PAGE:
|I leave my laundry mountain in the photo to make you feel better. You're welcome.|
Yesterday was Yom Kippur, which meant my four-year-old had the day off pre-K. When my big plans to hit up a museum were dashed because she wasn't feeling well enough to leave the apartment, I decided to enlist some old-fashioned child labour in creating the above Dolman-sleeved sweatshirt, sewn from Vogue 8771. (I'm wearing it as I type this, but have no pics of me in it, because my photographer got a real job and is now gone during all daylight hours. It's just as well because I have a few fit issues I will need to correct before I sew this again — which I will.)
Here's the line drawing, on top of which I photoshopped a chevron design for inspiration. (Are we still into chevrons, people? I'm digging it. I'm also still really into Vampire Weekend.)
You can see from the top photo that in the end I opted not to make the long sleeves. I put it on midway, and it just seemed like it would be too hot and constricting for me. NYC apartments are overheated, ya'll. I also cut off the bottom asymmetrical hem because it went a little low over my booty and was a little tight on my hips.
I have this box of fabric paint a former neighbor passed on to me a few years back, and it just keeps coming in handy. All I needed for this project was a ruler, sponge, and some tape (I would have preferred masking tape, but you can see here all I had was packing tape. It worked fine).
First I marked center front on the top and bottom using pins. Then I used a strip of tape to create a straight line down the center. Then, using my picture for a guide, I used the tape to mark off my stripes. The stripes are 2 inches wide, while the "white space" between them is 2 &1/4 inches.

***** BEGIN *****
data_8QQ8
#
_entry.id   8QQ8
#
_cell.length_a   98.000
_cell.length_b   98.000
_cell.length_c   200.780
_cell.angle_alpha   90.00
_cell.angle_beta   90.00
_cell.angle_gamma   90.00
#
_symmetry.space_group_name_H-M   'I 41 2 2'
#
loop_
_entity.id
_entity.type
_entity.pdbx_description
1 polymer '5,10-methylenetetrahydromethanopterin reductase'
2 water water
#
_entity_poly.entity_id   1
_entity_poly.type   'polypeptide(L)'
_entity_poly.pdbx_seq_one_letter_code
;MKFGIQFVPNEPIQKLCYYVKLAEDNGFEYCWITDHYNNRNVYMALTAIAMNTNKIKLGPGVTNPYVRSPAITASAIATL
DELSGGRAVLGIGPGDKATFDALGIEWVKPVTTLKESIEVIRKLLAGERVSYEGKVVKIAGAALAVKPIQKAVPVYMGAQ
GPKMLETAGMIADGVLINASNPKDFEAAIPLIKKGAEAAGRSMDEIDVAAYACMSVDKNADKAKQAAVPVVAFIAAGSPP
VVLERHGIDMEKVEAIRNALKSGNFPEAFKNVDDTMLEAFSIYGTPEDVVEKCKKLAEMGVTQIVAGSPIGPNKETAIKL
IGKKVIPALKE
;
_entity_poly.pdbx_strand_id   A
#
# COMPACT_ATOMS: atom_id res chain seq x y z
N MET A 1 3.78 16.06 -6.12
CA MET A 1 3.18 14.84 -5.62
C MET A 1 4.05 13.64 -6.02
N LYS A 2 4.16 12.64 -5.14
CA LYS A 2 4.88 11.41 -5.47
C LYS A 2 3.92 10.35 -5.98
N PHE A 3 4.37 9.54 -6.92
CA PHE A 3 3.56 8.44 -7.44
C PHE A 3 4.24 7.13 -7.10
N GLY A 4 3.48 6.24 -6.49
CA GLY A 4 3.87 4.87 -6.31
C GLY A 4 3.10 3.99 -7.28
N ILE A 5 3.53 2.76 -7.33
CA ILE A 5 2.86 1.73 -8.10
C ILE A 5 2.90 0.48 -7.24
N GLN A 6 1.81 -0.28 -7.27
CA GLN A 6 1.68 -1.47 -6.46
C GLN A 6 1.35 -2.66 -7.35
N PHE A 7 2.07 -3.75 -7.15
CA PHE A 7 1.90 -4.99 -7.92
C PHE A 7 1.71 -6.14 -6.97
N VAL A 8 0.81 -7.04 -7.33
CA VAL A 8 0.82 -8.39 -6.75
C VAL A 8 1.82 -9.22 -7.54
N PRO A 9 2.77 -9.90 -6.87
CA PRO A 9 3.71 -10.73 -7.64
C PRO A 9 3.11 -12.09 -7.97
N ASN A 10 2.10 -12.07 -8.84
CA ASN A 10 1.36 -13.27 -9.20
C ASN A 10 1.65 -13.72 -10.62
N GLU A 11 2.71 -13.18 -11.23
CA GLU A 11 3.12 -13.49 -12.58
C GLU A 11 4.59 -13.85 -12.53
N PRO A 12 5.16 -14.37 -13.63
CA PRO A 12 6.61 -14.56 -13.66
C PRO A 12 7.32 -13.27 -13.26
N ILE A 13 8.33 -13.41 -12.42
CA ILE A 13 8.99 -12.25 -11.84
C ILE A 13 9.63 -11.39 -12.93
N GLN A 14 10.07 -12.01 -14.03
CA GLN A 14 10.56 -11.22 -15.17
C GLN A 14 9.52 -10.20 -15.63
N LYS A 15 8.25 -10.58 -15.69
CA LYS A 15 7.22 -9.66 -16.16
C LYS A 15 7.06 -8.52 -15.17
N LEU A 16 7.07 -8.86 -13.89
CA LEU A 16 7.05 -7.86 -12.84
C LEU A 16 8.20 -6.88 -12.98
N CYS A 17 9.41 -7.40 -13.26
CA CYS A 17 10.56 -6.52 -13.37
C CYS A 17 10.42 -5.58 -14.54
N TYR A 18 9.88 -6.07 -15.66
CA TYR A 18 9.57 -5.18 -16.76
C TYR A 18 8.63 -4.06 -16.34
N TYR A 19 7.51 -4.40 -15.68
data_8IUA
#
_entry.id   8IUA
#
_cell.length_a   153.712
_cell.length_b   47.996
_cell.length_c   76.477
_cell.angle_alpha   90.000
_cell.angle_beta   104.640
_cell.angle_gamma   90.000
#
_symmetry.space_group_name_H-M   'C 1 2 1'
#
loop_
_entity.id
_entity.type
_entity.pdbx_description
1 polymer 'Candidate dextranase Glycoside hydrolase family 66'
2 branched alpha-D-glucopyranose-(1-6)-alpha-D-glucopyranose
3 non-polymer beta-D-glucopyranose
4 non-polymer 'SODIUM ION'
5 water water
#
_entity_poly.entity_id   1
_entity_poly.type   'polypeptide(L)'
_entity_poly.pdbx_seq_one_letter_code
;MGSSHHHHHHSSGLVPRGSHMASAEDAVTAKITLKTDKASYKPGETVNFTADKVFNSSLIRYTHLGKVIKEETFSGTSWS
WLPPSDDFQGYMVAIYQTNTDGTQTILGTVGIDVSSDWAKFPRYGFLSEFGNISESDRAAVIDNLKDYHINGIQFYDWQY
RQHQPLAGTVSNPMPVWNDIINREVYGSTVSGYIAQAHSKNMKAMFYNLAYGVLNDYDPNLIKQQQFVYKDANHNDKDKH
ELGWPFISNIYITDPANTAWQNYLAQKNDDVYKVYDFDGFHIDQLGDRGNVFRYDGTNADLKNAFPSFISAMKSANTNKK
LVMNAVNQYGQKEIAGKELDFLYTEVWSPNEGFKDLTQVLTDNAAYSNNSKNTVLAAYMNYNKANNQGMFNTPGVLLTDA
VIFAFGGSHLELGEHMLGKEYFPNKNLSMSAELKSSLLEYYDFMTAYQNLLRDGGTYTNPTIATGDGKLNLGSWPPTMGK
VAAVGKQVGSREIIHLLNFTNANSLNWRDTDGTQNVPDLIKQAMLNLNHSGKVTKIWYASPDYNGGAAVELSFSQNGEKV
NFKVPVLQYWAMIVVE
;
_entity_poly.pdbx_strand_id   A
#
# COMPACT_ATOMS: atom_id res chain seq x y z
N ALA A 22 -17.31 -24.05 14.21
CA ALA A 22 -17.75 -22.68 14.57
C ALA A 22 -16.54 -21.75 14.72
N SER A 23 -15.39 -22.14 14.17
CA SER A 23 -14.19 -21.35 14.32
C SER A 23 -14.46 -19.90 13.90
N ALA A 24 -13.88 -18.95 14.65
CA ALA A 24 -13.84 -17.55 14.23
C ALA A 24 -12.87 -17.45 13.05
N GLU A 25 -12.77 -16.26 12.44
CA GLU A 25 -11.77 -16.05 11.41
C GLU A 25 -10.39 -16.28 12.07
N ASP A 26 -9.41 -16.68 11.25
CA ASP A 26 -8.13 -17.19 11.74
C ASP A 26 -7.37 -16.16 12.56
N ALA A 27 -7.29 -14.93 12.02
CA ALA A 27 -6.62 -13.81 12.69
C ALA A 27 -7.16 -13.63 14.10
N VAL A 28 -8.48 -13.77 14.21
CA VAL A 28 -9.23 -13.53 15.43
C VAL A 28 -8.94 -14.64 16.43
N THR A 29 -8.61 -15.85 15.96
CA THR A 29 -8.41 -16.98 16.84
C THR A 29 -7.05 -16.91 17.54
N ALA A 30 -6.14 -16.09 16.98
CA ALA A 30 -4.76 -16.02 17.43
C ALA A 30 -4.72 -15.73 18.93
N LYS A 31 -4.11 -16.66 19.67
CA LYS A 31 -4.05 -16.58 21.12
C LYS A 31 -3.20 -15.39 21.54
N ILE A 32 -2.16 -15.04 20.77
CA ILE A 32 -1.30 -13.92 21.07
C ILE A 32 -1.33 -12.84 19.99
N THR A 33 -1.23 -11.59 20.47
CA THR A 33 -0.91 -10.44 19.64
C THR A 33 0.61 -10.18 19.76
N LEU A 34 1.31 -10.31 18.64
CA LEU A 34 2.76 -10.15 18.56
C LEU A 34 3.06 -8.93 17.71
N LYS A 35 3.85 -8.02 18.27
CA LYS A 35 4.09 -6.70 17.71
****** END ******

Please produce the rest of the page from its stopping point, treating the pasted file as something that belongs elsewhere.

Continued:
After I had one side perfectly spaced, I used a pencil to mark a straight line up the center front of the tape, and cut away the piece I had used to mark it. There's possibly an easier way to do this. It's probably been done before. But it worked. So why are you arguing with me? Go to your room.
Then I taped off the other side of the chevrons, again using my ruler to make sure my spacing was as exact as I have the patience for. It should be noted this little stinker here was helping me the whole way:
Then we sponge-painted the stripes, first with a chartreuse color I mixed up, and then adding black to the mix with each stripe to achieve a cool reverse ombre effect. Or something like that. We did our best:
I know what you're thinking: there's paint on your floor. It's cool. It comes off. Also, I needed the tape to hold the shirt panel down, and I couldn't think of a better way:
After it dried, I sewed the shirt, which took me about 20 minutes. That's how quick it was. I won't show you how to do that, because if you have the pattern, you have the instructions.
Ok, fine. Here's a pic of me in it. A four-year-old took it. Can you tell: